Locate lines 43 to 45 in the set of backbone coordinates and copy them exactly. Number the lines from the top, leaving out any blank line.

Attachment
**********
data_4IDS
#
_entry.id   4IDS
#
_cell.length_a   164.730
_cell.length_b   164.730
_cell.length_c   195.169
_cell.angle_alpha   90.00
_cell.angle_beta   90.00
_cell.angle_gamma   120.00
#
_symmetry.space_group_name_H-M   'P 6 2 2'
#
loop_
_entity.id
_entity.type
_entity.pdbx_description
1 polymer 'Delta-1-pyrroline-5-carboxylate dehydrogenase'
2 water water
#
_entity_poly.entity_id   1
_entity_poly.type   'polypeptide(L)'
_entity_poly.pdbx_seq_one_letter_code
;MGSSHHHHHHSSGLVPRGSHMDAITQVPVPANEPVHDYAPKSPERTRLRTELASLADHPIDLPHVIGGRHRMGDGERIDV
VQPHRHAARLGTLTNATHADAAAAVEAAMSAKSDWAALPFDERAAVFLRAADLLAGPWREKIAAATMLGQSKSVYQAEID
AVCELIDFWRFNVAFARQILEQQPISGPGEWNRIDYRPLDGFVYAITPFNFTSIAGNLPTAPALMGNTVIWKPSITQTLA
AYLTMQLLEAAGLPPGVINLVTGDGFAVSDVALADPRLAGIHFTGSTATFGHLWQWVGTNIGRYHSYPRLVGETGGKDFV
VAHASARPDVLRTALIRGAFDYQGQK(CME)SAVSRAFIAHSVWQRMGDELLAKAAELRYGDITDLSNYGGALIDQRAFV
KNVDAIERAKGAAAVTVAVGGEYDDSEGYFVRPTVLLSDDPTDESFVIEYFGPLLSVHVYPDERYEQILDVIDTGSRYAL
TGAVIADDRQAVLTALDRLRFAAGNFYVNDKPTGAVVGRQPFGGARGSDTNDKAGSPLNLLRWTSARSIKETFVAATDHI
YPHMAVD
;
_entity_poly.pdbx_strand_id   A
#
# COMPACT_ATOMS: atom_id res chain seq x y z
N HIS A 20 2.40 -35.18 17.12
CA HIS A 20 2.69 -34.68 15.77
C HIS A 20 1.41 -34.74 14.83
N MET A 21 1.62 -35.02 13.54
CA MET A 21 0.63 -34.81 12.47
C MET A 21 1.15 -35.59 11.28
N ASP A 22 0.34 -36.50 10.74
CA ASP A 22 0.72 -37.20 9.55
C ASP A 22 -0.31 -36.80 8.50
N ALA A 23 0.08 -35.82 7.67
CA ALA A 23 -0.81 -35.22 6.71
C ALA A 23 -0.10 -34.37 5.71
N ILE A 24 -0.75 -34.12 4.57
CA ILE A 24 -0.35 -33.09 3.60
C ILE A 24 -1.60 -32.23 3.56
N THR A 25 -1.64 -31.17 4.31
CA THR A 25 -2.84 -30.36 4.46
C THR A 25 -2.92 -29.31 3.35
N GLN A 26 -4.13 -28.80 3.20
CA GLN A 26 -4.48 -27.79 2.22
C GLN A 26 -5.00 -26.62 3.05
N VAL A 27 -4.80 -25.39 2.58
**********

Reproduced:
CA ASP A 22 0.72 -37.20 9.55
C ASP A 22 -0.31 -36.80 8.50
N ALA A 23 0.08 -35.82 7.67